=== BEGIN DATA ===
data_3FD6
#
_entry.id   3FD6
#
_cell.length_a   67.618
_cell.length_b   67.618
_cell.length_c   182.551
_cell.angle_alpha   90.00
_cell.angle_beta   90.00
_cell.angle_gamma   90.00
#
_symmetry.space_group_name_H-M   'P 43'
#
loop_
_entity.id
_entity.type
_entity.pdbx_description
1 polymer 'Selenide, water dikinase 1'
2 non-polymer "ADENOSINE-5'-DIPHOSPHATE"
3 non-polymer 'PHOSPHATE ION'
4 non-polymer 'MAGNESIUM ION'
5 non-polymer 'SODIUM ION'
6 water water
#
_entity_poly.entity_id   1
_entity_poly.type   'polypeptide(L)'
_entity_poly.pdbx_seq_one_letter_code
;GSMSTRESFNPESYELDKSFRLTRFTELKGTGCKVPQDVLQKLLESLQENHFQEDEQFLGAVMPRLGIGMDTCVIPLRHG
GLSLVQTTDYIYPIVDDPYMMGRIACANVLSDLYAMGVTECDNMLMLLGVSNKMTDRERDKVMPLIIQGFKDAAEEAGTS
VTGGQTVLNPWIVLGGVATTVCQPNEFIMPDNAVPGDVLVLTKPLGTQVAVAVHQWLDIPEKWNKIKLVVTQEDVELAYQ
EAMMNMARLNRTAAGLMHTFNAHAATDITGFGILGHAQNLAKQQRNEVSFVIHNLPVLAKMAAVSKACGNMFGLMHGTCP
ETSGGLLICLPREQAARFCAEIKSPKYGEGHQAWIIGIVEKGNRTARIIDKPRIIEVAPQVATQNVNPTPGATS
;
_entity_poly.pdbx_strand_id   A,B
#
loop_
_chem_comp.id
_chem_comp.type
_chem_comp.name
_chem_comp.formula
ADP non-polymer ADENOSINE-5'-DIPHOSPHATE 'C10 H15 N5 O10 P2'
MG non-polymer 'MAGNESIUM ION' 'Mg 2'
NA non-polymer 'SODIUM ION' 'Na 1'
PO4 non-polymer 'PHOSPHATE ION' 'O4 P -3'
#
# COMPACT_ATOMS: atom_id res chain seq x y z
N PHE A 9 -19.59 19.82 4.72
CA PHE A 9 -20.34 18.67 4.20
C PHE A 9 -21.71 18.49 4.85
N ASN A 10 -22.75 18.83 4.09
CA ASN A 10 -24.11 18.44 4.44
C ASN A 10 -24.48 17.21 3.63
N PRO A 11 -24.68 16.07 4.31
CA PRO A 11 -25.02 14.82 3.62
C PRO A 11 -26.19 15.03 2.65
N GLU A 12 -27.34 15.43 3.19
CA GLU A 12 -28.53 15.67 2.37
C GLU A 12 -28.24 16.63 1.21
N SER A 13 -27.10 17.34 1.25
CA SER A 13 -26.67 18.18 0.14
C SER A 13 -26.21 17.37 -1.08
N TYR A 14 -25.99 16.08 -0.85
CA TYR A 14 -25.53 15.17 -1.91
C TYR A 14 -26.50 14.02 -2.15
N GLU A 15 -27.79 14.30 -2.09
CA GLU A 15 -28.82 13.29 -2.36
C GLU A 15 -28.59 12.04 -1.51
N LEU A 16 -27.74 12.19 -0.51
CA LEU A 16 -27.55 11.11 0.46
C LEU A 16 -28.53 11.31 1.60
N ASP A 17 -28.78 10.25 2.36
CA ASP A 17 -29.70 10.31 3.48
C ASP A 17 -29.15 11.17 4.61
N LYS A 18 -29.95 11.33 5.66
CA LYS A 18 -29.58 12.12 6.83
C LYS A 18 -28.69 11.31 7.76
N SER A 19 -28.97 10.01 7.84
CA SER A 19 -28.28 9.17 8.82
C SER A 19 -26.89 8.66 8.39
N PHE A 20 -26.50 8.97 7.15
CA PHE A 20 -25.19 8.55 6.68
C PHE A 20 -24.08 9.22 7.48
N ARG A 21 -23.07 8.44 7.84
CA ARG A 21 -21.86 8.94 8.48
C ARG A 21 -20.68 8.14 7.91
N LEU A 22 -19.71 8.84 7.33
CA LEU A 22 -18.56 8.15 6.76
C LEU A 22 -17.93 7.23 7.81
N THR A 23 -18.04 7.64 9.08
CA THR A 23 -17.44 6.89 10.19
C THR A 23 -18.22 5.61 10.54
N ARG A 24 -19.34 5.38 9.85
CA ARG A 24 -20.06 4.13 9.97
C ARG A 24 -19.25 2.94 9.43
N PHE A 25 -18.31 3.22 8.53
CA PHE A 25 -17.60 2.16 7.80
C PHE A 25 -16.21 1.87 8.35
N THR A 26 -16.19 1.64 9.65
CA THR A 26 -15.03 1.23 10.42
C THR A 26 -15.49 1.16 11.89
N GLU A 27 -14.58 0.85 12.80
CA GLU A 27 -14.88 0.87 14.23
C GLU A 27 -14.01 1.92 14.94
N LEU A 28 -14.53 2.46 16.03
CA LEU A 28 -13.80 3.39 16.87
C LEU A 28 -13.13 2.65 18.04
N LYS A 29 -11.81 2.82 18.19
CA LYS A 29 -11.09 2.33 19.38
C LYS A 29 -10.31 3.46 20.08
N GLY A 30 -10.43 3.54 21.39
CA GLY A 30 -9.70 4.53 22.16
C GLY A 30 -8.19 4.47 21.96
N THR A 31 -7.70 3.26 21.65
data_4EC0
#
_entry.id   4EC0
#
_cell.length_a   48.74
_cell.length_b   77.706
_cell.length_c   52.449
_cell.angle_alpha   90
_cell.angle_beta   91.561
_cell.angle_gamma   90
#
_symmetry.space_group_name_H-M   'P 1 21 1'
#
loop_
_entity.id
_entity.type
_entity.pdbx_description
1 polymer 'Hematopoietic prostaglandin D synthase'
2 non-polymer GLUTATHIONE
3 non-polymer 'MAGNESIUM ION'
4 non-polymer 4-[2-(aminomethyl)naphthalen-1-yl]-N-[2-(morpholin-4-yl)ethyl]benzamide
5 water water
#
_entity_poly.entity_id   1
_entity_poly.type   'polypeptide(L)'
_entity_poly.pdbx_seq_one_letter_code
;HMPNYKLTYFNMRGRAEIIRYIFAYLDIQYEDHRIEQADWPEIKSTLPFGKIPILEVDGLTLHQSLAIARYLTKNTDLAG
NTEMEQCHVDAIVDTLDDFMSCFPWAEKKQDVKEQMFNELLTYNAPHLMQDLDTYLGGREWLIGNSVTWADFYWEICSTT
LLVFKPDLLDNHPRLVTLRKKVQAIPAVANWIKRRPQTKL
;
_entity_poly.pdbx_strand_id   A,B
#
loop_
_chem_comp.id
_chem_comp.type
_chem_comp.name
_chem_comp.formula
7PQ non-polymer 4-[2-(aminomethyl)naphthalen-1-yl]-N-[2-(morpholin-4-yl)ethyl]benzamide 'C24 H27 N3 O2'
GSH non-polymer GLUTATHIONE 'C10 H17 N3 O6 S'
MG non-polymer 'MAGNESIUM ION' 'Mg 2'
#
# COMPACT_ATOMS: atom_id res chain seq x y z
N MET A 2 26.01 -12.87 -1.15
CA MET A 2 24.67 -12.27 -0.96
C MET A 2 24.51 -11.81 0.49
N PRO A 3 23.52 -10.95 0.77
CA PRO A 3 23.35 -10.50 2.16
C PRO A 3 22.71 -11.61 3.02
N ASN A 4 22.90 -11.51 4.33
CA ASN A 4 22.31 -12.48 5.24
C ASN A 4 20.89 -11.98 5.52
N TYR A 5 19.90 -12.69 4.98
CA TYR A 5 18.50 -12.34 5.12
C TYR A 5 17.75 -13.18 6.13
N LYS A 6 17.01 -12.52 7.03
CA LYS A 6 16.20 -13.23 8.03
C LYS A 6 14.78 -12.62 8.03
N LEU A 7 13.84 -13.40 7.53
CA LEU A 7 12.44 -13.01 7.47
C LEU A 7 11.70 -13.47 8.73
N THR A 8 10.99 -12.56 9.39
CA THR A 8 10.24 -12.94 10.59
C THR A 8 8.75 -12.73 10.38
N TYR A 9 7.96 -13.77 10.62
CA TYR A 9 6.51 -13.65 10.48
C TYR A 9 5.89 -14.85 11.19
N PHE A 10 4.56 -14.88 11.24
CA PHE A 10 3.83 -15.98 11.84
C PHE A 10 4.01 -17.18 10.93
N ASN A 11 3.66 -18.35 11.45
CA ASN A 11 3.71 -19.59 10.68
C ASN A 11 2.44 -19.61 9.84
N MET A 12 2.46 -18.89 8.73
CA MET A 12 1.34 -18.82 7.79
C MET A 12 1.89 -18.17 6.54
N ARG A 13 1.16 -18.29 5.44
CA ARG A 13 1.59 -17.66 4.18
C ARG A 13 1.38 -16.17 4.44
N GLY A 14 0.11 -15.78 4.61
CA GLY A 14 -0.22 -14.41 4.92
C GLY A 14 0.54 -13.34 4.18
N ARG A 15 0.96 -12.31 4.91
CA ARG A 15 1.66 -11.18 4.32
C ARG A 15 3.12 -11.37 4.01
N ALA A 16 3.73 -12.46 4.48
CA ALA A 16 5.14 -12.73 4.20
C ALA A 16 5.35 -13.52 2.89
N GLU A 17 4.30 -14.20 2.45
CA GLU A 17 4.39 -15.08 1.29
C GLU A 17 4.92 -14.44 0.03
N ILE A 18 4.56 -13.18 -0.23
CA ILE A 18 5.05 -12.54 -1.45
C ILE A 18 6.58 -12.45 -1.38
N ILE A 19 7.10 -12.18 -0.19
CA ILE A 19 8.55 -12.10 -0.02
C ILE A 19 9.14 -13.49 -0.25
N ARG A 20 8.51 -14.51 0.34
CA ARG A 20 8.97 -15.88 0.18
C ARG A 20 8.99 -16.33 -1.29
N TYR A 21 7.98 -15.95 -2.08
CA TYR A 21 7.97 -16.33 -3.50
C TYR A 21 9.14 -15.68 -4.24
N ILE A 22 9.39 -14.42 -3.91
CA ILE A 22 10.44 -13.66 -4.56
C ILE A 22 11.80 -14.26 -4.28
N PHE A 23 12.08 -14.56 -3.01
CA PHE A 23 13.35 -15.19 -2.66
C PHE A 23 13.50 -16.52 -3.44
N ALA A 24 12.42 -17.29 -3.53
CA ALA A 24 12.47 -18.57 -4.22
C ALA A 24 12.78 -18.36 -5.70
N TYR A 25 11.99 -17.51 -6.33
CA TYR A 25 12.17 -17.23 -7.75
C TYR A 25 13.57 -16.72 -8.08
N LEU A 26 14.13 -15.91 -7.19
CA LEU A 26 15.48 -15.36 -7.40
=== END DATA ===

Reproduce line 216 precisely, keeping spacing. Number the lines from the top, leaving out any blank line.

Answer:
N ILE A 22 9.39 -14.42 -3.91